+-+-+-+-+-+-+-+-+-+-+-+-+-+-+-+-+-+-+-+-+-+-+-+-+-+-+-+-+-+-+-+-+
  23  |  Token Bucket Size [b] (32-bit IEEE floating point number)    |
      +-+-+-+-+-+-+-+-+-+-+-+-+-+-+-+-+-+-+-+-+-+-+-+-+-+-+-+-+-+-+-+-+
  24  |  Peak Data Rate [p] (32-bit IEEE floating point number)       |
      +-+-+-+-+-+-+-+-+-+-+-+-+-+-+-+-+-+-+-+-+-+-+-+-+-+-+-+-+-+-+-+-+
  25  |  Minimum Policed Unit [m] (32-bit integer)                    |
      +-+-+-+-+-+-+-+-+-+-+-+-+-+-+-+-+-+-+-+-+-+-+-+-+-+-+-+-+-+-+-+-+


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  26  |  Maximum Packet Size [M]  (32-bit integer)                    |
      +-+-+-+-+-+-+-+-+-+-+-+-+-+-+-+-+-+-+-+-+-+-+-+-+-+-+-+-+-+-+-+-+
  27  |     124 (h)   |    0 (i)      |            2 (j)              |
      +-+-+-+-+-+-+-+-+-+-+-+-+-+-+-+-+-+-+-+-+-+-+-+-+-+-+-+-+-+-+-+-+
  28  |  Rate [R]  (32-bit IEEE floating point number)                |
      +-+-+-+-+-+-+-+-+-+-+-+-+-+-+-+-+-+-+-+-+-+-+-+-+-+-+-+-+-+-+-+-+
  29  |  Slack Term [S]  (32-bit integer)                             |
      +-+-+-+-+-+-+-+-+-+-+-+-+-+-+-+-+-+-+-+-+-+-+-+-+-+-+-+-+-+-+-+-+

      Figure 7. Multiple FLOWSPECs for Guaranteed service

     (a) - Message format version number (0)
     (b) - Overall length (9 words not including header)
     (c) - Service header, service number 2 (Guaranteed)
     (d) - Length of per-service data, 9 words not including
           per-service header
     (e) - Parameter ID, parameter 125 (Token Bucket TSpec)
     (f) - Parameter 125 flags (none set)
     (g) - Parameter 125 length, 5 words not including parameter header
     (h) - Parameter ID, parameter 124 (Guaranteed Service RSpec)
     (i) - Parameter 124 flags (none set)
     (j) - Parameter 124 length, 2 words not including parameter header

   There MUST be 1 RSPEC per TSPEC for Guaranteed Service. Therefore,
   there are 5 words for Receiver TSPEC and 3 words for the RSPEC.
   Therefore, for Guaranteed Service, the TSPEC/RSPEC combination
   occurs in increments of 8 words.


4.  Rules of Usage

   The following rules apply to nodes adhering to this specification:


4.1 Backward Compatibility

   If the recipient does not understand this extension, it ignores this
   MULTI_TSPEC object, and operates normally for a node receiving this
   RSVP message.


4.2 Applies to Only a Single Session

   When there is more than one TSPEC object or more than one FLOWSPEC
   object, this MUST NOT be considered for more than one flow created.
   These are OR choices for the same flow of data. In order to attain
   three reservations between two endpoints, three different
   reservation requests are required, not one reservation request with
   3 TSPECs.





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4.3 No Special Error Handling for PATH Message

   If a problem occurs with the PATH message - regardless of this
   extension, normal RSVP procedures apply (i.e., there is no new
   PathErr code created within this extension document) - resulting in
   a PathErr message being sent upstream towards the sender, as usual.


4.4 Preference Order to be Maintained

   When more than one TSPEC is in a PATH message, the order of TSPECs
   is decided by the Sender and MUST be maintained within the
   SENDER_TSPEC. The same order MUST be carried to the FLOWSPECs by
   the receiver. No additional TSPECS can be introduced by the receiver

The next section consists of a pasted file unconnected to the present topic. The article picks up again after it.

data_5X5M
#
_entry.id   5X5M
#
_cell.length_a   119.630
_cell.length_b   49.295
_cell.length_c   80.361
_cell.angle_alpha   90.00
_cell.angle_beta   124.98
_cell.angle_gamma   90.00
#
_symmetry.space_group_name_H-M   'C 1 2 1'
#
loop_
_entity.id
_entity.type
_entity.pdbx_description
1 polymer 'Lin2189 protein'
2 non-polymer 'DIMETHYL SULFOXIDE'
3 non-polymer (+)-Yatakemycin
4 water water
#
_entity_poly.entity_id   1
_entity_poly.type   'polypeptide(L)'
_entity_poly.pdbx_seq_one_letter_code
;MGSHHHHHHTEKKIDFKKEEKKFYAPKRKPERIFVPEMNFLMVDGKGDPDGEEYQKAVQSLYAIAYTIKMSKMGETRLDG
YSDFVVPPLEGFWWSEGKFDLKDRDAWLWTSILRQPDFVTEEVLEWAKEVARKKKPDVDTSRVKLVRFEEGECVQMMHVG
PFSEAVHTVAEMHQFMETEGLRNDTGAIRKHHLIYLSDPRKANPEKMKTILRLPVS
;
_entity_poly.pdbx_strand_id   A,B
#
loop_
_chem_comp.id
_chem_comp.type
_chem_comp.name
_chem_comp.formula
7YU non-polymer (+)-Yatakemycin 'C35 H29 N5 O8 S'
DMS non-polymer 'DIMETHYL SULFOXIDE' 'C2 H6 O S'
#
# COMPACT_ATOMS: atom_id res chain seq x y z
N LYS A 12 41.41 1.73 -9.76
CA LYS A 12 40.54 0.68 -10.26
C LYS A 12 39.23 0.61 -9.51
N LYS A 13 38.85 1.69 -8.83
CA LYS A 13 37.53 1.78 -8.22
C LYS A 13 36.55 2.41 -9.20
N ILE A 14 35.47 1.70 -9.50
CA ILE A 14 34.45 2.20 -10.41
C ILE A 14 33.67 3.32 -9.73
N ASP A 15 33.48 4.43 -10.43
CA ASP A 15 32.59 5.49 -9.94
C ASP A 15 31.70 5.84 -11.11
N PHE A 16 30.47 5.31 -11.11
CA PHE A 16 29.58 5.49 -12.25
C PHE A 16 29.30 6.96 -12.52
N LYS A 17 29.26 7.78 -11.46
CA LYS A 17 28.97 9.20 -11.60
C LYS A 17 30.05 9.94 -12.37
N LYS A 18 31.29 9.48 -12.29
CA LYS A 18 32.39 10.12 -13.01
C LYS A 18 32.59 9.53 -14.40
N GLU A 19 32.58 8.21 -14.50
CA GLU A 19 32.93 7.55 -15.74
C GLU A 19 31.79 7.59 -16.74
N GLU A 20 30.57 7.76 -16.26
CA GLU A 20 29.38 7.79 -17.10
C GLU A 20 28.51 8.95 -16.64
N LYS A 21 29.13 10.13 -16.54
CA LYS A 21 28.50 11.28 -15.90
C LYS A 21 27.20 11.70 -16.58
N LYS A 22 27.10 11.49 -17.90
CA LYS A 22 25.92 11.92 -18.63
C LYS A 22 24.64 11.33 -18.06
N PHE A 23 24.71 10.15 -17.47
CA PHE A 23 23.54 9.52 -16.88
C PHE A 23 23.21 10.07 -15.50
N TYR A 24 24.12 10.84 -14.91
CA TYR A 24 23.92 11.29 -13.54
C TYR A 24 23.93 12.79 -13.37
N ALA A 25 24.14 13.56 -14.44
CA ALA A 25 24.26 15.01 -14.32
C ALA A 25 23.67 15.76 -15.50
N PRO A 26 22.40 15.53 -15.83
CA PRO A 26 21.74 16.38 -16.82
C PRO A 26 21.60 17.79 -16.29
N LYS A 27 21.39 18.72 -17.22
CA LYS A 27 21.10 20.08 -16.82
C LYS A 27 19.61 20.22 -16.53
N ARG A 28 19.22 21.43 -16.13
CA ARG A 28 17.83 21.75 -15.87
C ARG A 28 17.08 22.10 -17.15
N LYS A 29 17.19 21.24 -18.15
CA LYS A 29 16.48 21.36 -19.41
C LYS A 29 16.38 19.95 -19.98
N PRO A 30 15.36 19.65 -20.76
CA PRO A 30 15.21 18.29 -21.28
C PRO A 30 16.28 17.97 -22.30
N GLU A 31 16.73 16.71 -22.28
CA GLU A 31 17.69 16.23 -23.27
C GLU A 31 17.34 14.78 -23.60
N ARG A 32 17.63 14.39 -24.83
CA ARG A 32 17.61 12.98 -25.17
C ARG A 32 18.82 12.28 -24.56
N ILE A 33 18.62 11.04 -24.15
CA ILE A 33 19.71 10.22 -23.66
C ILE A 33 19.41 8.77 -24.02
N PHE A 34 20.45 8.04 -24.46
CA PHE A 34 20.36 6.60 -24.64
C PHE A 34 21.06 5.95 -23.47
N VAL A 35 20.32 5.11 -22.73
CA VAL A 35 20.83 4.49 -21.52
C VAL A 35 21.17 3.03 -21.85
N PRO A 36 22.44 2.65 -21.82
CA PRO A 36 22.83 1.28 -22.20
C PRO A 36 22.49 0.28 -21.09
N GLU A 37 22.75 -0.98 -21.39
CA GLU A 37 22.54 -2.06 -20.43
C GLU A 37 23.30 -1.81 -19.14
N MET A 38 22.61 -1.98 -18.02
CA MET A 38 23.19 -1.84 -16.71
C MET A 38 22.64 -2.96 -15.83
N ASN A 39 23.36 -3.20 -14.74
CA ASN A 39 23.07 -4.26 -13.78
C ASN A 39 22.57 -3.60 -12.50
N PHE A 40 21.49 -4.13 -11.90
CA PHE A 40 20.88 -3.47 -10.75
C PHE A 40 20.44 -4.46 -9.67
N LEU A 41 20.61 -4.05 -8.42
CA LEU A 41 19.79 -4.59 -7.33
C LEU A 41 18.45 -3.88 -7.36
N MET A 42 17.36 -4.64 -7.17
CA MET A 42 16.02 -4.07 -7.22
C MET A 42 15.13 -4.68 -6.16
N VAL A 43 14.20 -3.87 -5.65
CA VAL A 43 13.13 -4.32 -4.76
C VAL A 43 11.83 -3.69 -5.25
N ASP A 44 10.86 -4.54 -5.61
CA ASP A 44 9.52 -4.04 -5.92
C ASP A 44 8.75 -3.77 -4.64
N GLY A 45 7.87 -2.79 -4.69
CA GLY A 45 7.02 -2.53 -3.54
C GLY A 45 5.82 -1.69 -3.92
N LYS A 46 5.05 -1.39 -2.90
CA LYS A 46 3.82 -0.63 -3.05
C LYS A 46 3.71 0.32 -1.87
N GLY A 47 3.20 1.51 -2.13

or any router processing these new objects. The deletion of TSPECs
   from a PATH message is not permitted. The deletion of the TSPECs
   when forming the FLOWSPEC is allowed by the receiver in the
   following cases:

   - If one or more preferred TSPECs cannot be granted by a router as
     discovered during processing of the ADSPEC by the receiver, then
     they can be omitted when creating the FLOWSPEC(s) from the TSPECs.

   - If one or more TSPECs arriving from the sender is not preferred by
     the receiver, then the receiver MAY omit any while creating the
     FLOWSPEC.  A good reason to omit a TSPEC is if, for example, it
     does not match a codec supported by the receiver's application(s).

   The deletion of the TSPECs in the router during the processing of
   this MULTI_FLOWSPEC object is allowed in the following cases:

   - If the original FLOWSPEC cannot be granted by a router then the
     router may discard that FLOWSPEC and replace it with the topmost
     FLOWSPEC from the MULTI_FLOWSPEC project. This will cause the
     topmost FLOWSPEC in the MULTI_FLOWSPEC object to be removed. The
     next FLOWSPECs becomes the topmost FLOWSPEC.

   - If the router merges multiple RESV into a single RESV message,
     then the FLOWSPEC and the multiple FLOWSPEC may be affected

   The preferred order of the remaining TSPECs or FLOWSPECs MUST be
   kept intact both at the receiver as well as the router processing
   these objects.


4.5  Bandwidth Reduction in Downstream Routers

   If there are multiple FLOWSPECs in a single RESV message, it is
   quite possible that a higher bandwidth is reserved at a previous
   downstream device. Thus, any device that grants a reservation that
   is not the highest will have to inform the previous downstream
   routers to reduce the bandwidth reserved for this particular


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   session.

   The bandwidth reduction RFC [RFC4495] does not address the need that
   this document addresses.  RFC 4495 defines an ability to preempt
   part of an existing reservation so as to admit a new incoming
   reservation with a higher priority, in lieu of tearing down the
   whole reservation having a lower priority. It does not specify the
   capability to reduce the bandwidth a RESV set up along the data path
   before the reservation is realized (from source to destination),
   when a subsequent router cannot support a more preferred FLOWSPEC
   contained in that RESV.  This document extends the RFC 4495 defined
   partial teardown error to reduce bandwidth from previous downstream